U.S. Attorney General Merrick Garland on Tuesday pressed Congress for increased funding on a variety of Justice Department priorities, including combating domestic terrorism, protecting civil rights, prosecuting hate crimes and battling the opioid epidemic.
Testifying for the first time as attorney general before a House Appropriations subcommittee, Garland also spoke about policing reforms, including a budget request to enhance community-oriented policing.
“Promoting public trust between communities and law enforcement is essential to making both communities and policing safe. Our budget proposes increased investment in programs supporting community oriented policing and addressing systemic inequities,” Garland said.
Asked what dangers facing the country trouble him the most, Garland said foreign and domestic terrorism are “an emerging and accelerating threat.”
“Both forms of terrorism are of extraordinary concern to me. We never want to take our eyes off of what happened on 9/11 and the risks that our country continues to face from foreign origin attacks on the homeland,” he said. “Likewise, we have a growing fear of domestic violent extremism and domestic terrorism. Both of those keep me up at night.”
Those dangers have only increased in recent years, he added. “The lethality of weapons available to these kinds of terrorists, both foreign and domestic, has increased. The consequence of the internet and encryption means that they can send information and make plans much more swiftly and in greater secrecy than could have been done before,” Garland said.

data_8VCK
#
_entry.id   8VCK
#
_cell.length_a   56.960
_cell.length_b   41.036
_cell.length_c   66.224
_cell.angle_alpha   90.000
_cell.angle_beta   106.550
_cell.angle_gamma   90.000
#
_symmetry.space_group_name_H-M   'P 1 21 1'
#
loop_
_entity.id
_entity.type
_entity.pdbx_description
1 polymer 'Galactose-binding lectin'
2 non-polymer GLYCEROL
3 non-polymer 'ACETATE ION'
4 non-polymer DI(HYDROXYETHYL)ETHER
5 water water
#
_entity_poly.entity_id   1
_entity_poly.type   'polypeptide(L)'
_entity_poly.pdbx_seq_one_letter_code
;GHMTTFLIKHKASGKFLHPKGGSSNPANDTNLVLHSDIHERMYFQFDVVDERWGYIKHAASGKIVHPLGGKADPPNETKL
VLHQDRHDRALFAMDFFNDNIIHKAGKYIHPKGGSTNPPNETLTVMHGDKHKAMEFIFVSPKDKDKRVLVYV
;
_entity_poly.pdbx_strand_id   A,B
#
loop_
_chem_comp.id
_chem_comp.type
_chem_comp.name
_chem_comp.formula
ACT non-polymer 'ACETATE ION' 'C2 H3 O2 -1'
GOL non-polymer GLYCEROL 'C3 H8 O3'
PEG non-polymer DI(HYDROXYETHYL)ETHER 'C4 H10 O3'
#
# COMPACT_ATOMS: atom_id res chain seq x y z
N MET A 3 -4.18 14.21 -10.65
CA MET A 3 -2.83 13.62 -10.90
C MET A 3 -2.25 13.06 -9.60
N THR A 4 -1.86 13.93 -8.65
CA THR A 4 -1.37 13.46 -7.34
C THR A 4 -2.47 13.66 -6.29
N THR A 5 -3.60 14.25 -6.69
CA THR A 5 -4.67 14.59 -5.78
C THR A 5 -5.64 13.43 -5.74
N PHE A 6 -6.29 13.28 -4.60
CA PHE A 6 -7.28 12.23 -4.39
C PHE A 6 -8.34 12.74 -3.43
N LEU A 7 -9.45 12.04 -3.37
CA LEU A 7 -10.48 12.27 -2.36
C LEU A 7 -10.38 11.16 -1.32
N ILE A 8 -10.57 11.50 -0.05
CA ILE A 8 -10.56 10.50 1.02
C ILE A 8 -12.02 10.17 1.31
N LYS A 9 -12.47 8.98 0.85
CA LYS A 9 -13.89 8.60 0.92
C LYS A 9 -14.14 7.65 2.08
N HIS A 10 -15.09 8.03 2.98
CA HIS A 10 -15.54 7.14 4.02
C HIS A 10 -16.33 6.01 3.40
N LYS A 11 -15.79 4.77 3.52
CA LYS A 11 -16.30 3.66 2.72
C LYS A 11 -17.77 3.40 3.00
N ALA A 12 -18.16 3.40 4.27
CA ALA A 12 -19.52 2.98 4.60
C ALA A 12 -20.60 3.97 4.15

He said the president’s budget request for the Justice Department is designed to address “both international and domestic terrorism while respecting civil liberties. It includes increases of $45 million for FBI domestic terrorism investigation and $40 million to U.S. attorneys to manage increasing domestic terrorism caseloads.”
Garland said the $35 billion budget also calls for an increase in funding to his agency’s civil rights division aimed at fighting discrimination, protecting voting rights and prosecuting hate crimes.
Garland also touted budget requests to increase funding for the Justice Department’s Office on Violence Against Women, including $120 million to tackle a backlog in the processing of rape kits.
The budget also calls for increased funding to hire more judges to combat a massive backlog of cases in immigration courts, as well as money for programs to battle gun violence and the opioid crisis.
The subcommittee’s ranking member, Rep. Robert Aderholt, R-Ala., noted that he and his colleagues have seen only a budget summary, not the budget itself, and expressed skepticism at some of the items highlighted by Garland, referring to some of the proposed gun violence measures as “liberal feel-good programs.”
Aderholt said he was concerned the proposal didn’t focus enough on foreign terror threats or improving human trafficking prosecutions, but added that, “I do believe that there will be opportunity to find some agreement on measures to reduce violent crime, fight the scourge of addiction and protect the vulnerable and those who seek to abuse them.”